Back in December I wrote a blog that detailed our region’s population of military veterans (feel free to catch Pt. 1 here if you missed) – getting into demographic aspects of population, age and eras of service, through levels of education and skill sets.
The data clearly showed several things:
Owing to the large installations within NC, we do have a larger than average veteran population within our region when compared to national percentages.
Veterans tend to skew older age-wise than the typical civilian population, but our region was slightly atypical for veteran populations with a majority (56%) of our veterans aged 65 or older.
Our region’s veterans are contributing economically – showing significantly higher proportions of veterans actively in the workforce and often bringing a higher level of education to their civilian careers and our community.
As HKY4Vets seeks to impact these very numbers positively – more veterans living here after their service, greater education/technical backgrounds available to growing companies in our community, and growing local “ranks “among more recent eras of service (2000 - today) – we pay attention to reports like the one recently released by the Center for a New American Security (CNAS) comparing the various veterans’ benefits offered state by state (find the report here).
On sheer quantity of benefits for military veterans to consider remaining or relocating to North Carolina – we come out middle of the pack.
Now, understand “there is considerable variation in number of benefits that each [state] offered, ranging from a low of eight in the District of Columbia to a high of 60 in Illinois, with an average of 36 benefits offered. There is substantial variation in size, scope, and eligibility criteria of each benefit, with benefits ranging from Arkansas’ $10.50 discount on a lifetime state fishing license to South Dakota’s $100,000 property tax exemption for totally disabled veterans” (CNAS report).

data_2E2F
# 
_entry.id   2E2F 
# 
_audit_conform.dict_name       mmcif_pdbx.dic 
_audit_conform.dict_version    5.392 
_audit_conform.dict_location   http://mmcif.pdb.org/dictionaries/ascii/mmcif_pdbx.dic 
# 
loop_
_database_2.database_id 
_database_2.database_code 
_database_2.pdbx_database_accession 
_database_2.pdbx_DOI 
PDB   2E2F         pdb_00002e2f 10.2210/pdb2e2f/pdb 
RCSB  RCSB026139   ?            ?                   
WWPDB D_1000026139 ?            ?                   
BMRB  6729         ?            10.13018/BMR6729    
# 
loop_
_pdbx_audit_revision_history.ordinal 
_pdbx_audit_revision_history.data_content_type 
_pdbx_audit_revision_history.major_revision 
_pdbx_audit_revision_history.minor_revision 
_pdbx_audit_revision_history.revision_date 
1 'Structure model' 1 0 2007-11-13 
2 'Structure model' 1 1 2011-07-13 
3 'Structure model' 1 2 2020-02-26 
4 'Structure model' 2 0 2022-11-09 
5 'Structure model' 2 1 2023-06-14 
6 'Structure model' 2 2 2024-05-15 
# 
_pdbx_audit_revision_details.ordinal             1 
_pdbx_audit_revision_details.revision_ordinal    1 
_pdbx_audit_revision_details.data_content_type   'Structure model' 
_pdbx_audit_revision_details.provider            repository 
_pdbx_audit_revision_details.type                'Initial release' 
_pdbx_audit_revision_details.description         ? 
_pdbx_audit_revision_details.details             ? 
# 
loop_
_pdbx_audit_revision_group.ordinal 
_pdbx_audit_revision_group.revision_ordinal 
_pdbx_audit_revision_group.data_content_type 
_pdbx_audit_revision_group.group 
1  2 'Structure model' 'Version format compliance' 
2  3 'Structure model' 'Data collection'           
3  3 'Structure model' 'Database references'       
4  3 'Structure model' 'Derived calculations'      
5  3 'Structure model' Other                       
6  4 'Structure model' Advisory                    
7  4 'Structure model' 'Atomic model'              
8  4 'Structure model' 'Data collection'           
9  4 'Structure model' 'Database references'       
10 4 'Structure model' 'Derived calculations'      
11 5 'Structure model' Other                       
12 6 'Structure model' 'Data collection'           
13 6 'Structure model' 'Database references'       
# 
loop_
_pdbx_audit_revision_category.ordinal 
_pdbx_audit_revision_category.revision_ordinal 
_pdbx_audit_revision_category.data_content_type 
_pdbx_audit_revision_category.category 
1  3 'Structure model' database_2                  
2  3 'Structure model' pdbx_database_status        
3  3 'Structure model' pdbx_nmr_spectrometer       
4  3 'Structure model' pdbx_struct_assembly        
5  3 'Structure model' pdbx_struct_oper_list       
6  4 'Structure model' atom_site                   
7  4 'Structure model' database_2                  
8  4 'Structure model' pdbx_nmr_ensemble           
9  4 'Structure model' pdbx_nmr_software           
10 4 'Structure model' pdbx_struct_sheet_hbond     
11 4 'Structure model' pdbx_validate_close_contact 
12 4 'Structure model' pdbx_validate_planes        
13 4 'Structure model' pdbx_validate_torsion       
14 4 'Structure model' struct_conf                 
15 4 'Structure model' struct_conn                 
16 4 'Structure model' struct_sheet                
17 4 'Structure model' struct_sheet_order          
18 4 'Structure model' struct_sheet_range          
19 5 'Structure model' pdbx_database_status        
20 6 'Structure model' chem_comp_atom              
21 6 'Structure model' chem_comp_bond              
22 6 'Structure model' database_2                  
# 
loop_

It is also important to remember that there seems to be an inverse relationship between a state’s veteran population and level of benefits provided. Benefits cost money – for example, to enact a new veteran income tax credit in a state with a low veteran population obviously will have less of an impact on state tax coffers than a place like NC, again with our larger than average veteran population.
So, sheer volume of benefits may not be the ultimate measure of the “best place for military veterans” – but it is at least viable to consider. And really, people like scoreboards – I am going to always assume a score of 52 (New York's # of benefits) is bigger and better than 32 (North Carolina's # of benefits), regardless of other factors at play.
Do not mistake our intent here - this blog is not necessarily an indictment of North Carolina or to imply we care any less for our nation’s Armed Forces during or after their military service. But in times where many NC communities are trying to grow their populations and companies of all sizes are clamoring for top-level talent with high-character, we need to own it - WE HAVE AREAS RIPE FOR IMPROVEMENT, like: